East Smithfield Water District willing to merge, but has back-up plan

East Smithfield Water District willing to merge, but has back-up plan

SMITHFIELD - The town and the separate East Smithfield Water District appear ready to try again for legislation that would allow them to merge the two water systems, but as a hedge if that fails the East Smithfield District is contemplating a contract with a private management company.

A consolidation bill failed in the General Assembly last year after some legislators questioned the move because it would require the town to cede its water system's assets to a new and independent district that would include East Smithfield's system.

Raymond DiSanto, general manager of the East Smithfield District, a chartered nonprofit serving 7,700 people in Smithfield and North Providence, said Whitewater Inc., a subsidiary of Massachusetts-based utility contractor R.H. White, has offered a three-year management contract at $167,930 annually.

DiSanto said that's about $50,000 less than East Smithfield now pays in salary and benefits to its four full-time employees, including him.

The town and East Smithfield have been negotiating a potential water merger for years, but General Assembly approval is needed, as well as approval at the polls by ratepayers of both districts, who would vote in separate elections.

At a recent meeting, East Smithfield's board of directors voted to endorse a move for another try at the required legislation, and the Town Council has scheduled a vote on the same issue for its March 4 meeting.

Town Manager Dennis Finlay has said that consolidation would be a significant step toward standardizing water rates in town and minimizing duplication of effort.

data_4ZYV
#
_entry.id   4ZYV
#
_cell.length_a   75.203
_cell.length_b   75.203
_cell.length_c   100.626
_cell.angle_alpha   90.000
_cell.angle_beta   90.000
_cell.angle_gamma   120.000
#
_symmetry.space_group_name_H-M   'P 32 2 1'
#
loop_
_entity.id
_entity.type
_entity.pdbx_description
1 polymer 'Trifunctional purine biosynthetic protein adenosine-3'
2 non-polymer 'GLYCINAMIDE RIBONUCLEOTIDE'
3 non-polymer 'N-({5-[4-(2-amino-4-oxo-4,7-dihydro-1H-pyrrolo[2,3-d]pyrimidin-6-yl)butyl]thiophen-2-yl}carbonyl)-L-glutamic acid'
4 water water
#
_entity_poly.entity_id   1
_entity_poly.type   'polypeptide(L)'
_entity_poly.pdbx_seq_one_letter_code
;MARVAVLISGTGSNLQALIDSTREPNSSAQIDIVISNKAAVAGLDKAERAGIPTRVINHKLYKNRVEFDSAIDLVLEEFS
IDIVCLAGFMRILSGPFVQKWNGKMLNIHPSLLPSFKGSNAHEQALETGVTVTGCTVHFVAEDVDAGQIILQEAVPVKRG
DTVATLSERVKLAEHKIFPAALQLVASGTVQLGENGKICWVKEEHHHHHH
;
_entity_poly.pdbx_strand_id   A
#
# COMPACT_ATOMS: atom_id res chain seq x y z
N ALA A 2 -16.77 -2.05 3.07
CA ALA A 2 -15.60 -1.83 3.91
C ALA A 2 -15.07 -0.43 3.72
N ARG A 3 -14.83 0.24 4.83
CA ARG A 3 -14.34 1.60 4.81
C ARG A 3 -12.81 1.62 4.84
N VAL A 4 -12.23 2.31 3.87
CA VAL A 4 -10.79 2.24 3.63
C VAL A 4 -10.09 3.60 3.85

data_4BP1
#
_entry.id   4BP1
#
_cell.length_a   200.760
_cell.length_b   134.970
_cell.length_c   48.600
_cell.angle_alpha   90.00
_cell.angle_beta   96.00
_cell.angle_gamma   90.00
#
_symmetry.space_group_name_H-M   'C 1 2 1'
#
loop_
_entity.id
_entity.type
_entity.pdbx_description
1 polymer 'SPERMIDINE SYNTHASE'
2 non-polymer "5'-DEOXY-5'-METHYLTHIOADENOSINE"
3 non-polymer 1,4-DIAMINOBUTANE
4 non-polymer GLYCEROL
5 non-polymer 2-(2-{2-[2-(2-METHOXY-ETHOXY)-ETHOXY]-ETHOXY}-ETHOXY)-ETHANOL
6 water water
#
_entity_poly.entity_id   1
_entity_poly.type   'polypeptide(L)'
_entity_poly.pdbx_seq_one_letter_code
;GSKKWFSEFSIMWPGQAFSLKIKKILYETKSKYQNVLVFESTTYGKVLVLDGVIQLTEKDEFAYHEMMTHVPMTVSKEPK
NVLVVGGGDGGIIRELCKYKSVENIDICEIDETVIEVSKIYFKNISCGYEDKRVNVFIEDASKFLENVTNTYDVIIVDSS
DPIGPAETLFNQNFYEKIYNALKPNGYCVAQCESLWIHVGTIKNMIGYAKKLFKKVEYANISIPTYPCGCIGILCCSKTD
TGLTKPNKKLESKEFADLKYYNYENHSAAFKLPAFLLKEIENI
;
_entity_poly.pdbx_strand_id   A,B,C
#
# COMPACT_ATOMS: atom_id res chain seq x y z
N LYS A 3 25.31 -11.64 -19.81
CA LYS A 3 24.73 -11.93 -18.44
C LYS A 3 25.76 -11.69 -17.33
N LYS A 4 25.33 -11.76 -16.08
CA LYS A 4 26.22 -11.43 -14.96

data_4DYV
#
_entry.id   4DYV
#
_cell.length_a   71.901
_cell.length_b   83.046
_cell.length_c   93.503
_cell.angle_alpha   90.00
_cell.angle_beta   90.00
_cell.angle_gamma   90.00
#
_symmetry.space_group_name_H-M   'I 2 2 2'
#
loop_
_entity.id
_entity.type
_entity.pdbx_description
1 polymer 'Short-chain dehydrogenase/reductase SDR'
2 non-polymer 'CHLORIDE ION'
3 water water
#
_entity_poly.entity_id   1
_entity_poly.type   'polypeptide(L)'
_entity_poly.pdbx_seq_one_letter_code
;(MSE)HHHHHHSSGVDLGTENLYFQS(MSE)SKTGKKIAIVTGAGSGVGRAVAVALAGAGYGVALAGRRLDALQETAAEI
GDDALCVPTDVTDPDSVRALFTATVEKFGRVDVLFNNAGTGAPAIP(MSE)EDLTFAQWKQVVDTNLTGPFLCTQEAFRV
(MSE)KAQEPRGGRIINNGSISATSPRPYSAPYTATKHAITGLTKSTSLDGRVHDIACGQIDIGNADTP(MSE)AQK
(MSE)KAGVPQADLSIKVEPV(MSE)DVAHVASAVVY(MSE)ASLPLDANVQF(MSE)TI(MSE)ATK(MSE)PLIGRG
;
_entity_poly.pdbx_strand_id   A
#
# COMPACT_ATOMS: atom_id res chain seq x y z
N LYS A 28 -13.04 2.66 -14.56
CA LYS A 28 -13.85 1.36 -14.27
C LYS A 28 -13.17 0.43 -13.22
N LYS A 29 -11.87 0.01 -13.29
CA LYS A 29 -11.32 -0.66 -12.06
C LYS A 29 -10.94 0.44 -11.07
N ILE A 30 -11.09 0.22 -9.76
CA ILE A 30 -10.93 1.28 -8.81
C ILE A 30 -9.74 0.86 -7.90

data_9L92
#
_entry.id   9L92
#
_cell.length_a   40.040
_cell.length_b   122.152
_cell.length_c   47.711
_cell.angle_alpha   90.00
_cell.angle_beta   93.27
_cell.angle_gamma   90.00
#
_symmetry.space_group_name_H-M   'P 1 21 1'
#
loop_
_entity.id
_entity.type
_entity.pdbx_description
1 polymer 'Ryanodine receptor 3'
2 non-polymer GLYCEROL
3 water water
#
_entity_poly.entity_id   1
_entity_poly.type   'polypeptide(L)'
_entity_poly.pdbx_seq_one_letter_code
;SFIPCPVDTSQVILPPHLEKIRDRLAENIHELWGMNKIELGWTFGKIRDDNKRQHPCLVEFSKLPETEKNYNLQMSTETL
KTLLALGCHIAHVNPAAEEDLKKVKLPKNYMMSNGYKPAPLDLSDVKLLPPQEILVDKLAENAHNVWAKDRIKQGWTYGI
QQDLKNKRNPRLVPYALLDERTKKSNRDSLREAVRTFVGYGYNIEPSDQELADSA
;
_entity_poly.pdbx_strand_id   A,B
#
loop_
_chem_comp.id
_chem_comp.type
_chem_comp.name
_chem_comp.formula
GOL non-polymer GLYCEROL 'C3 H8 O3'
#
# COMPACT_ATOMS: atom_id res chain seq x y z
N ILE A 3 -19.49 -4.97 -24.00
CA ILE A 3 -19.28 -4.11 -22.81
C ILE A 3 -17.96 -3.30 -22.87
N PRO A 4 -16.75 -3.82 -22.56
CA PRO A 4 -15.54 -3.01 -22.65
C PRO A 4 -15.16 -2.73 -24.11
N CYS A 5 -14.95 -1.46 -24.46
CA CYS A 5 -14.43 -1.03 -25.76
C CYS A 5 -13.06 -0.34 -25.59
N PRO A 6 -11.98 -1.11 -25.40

State Rep. Thomas Winfield of Smithfield said that in the last legislative session there was concern over the precedent of the town giving up control of its water district, which is one of three serving Smithfield.

The other is the Greenville Water District, which like East Smithfield is a chartered entity separate from municipal government.

Greenville has said it is not interested in a merger.

DiSanto said a merger, or a switch to outside management, would provide sounder emergency backup for his district, with its few employees and generally antiquated pipelines that require more frequent replacement than in the other districts.

Largely for that reason, he said, his district's water rates run some 30 percent higher than do the town's.

While that might make a merger a hard sell to ratepayers in the municipal district, he said, the upside would be economy of scale and reduced duplication of effort.

He said his system is also at a disadvantage because it has no large-volume customers like Bryant University and Fidelity Investments, which under the town's tiered billing system pay higher prices for their water than domestic users.

DiSanto said representatives of Whitewater made a proposal to his board of directors during a visit here, and that if a merger fails, "We would re-visit that and look at it very seriously."

Last year's bill, which stalled in both the House and the Senate, proposed a new entity, the Smithfield Consolidated Water District, to be run by a seven-member board of directors.

The board would be elected by the district's voters, who would also adopt the annual budget.

The district would set its own water rates and have the power to acquire property through eminent domain.

At least four of the directors would be from Smithfield and at least two from North Providence, serving staggered three-year terms.